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posted on 27 February 2016

Early Headlines: Romer Analysis Of Sanders' Plan, UK Pension Tax Fuss, Syria Fighting Stops, Reformers Lead In Iran, China Transparency Disappearing And More

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Early Bird Headlines 27 February 2015

Econintersect: Here are some of the headlines we found to help you start your day. For more headlines see our afternoon feature for GEI members, What We Read Today, which has many more headlines and a number of article discussions to keep you abreast of what we have found interesting.



  • Uncovering the Bad Math (or Logic) of an Economic Analysis Embraced by Bernie Sanders (The New York Times) This article claims that Friedman made an elementary logical error in his paper that ascribed large economic growth to result from Bernie Sanders' economic plan. The defect concerns the assignment of stimulus to increased spending in the year it occurs and continuing that every year after that even though the stimulus stopped. See next article for the study by Romer and Romer that Wolfers cited.

  • Senator Sanders's [sic] Proposed Policies and Economic Growth (Christine Romer and David Romer, INET Economics) Econintersect: We will be reading this very carefully over the coming days. The discussion presented by the Romers is not simple and cannot be readily digested by scanning their paper. For now, here is their conclusion:

The bottom line of our evaluation of Professor Friedman's analysis is that it is highly deficient. The estimated demand-induced effects of Senator Sanders's policies are not just implausibly large but literally incredible. Moreover, even if they were not deeply flawed, Freidman's enormous estimates of demand-fueled growth could not and would not come to pass. Even very generous estimates of the amount of slack still present in the American economy would not be enough to accommodate demand-driven growth of anything near what Friedman is estimating. As a result, inflation would soar and monetary policy would swing strongly to counteract them. Finally, a realistic evaluation of the impact of Senator Sanders's policies on productive capacity (something that is neglected in Friedman's analysis) suggests that those impacts are likely small and possibly negative.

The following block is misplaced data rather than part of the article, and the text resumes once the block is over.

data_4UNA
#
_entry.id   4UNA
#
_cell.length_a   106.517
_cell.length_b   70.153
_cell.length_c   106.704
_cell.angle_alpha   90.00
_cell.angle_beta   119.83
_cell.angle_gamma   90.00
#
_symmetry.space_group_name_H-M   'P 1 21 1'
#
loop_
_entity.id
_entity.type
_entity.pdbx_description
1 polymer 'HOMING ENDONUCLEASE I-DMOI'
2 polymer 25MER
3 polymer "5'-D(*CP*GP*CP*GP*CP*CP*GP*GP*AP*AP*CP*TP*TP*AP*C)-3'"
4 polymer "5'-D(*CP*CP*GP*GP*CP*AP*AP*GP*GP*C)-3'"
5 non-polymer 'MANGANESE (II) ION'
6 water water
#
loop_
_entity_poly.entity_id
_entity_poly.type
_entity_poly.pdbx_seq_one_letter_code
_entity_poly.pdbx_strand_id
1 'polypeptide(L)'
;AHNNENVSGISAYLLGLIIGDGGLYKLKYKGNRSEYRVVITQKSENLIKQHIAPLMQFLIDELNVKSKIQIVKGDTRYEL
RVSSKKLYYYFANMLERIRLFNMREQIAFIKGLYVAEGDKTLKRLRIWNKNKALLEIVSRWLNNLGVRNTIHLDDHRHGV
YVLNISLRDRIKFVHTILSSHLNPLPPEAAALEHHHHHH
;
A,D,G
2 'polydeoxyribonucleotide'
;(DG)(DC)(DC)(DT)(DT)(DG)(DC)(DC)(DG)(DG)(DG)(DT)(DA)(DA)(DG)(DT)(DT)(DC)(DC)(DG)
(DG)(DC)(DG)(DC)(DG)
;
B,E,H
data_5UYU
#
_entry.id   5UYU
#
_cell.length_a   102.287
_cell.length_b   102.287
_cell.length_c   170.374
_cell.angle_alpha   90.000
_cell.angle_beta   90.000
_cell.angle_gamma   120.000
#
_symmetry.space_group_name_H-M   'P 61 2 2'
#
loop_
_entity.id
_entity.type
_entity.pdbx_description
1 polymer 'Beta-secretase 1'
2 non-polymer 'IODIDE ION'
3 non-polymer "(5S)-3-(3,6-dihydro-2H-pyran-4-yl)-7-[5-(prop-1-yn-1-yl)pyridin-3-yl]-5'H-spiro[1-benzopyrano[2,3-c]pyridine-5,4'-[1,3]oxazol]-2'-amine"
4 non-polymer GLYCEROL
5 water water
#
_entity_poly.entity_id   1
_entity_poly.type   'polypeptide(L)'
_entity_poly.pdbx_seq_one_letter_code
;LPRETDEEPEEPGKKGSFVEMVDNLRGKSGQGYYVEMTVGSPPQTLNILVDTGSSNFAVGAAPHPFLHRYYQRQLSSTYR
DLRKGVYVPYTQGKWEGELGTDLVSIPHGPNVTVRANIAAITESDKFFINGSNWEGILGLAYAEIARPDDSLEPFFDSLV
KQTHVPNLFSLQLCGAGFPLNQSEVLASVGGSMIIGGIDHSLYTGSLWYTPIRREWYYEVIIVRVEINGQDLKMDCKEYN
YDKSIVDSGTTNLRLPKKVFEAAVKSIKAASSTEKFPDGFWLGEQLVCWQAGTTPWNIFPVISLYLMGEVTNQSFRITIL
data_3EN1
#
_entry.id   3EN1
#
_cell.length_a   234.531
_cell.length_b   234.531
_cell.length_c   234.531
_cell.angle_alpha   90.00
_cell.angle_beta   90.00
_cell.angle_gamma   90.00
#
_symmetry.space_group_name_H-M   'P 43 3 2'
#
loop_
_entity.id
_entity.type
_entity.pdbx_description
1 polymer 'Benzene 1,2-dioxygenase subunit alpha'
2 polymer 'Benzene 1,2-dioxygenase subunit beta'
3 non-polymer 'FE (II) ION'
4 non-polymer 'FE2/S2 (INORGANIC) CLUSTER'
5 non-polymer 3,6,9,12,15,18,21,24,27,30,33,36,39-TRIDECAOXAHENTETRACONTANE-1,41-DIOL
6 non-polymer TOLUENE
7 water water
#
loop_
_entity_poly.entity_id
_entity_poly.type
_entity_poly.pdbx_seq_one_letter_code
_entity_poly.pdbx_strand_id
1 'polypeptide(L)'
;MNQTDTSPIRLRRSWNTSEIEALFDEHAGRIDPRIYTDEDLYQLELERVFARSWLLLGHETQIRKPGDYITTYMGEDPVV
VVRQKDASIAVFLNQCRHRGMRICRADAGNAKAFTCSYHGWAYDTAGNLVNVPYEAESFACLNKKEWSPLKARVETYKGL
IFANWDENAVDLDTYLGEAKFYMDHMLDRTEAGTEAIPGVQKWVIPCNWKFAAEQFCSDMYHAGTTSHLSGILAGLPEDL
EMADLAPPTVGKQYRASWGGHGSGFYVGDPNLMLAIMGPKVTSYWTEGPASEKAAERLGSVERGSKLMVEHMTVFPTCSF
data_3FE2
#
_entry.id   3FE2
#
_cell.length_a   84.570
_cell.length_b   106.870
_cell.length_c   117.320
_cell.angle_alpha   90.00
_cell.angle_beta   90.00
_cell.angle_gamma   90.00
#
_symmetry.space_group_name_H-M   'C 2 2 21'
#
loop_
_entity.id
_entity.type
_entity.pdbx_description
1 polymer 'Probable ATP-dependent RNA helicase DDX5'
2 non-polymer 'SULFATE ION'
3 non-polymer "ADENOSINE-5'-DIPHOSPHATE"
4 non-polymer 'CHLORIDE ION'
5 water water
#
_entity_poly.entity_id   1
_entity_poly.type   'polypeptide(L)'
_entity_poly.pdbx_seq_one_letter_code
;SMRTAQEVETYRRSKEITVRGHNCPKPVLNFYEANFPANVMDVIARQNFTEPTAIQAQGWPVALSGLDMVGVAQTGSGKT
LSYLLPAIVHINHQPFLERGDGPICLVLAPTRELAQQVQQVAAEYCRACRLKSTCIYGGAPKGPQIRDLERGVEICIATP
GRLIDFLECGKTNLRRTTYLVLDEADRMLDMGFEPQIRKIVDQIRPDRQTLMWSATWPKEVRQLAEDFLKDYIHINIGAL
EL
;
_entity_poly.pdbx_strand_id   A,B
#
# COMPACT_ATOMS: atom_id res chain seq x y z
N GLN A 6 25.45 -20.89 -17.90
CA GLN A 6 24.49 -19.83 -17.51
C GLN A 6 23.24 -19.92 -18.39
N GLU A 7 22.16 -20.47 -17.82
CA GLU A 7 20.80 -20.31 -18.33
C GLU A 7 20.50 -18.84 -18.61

• Changing pension tax relief would be "daylight robbery" (City A.M.) Britain's largest mutual insurer has warned chancellor George Osborne could commit "daylight robbery" in next month's Budget with major new changes to pensions. In a new report today, Royal London said a pensions ISA or a flat rate of pensions tax relief would hurt existing savers and discourage future saving. A pensions ISA, which was first floated in a Green Paper last year, would see retirement savings change to a system where tax is charged on contributions but not withdrawals, which is the opposite of the current system. Osborne said last October that he would "respond fully" to the Green Paper at next month's Budget. Econintersect: In the U.S. there are options available for both retirement savings schemes: Roth accounts, funded after tax and withdrawn tax-free in retirement, and traditional accounts funded with before-tax income and later taxed when withdrawn.


  • Syria fighting halts as agreement kicks in (Reuters) Fighting appeared to stop across most areas of western Syria after a landmark "cessation of hostilities" came into effect under a U.S.-Russian plan which warring sides in the five-year conflict have accepted.


  • Reformists leading in Iran parliament vote (Associated Press) Reformists and moderate conservatives were leading in parliamentary elections according to early results Saturday, an indication President Hassan Rouhani may face a more friendly house to pursue his domestic agenda. Early returns from Friday's polls show that none of the three competing political factions will win a majority in the 290-seat parliament. But reformists seeking greater democratic changes are heading toward their strongest presence since 2004 at the expense of hard-liners. No official vote counts have been announced yet.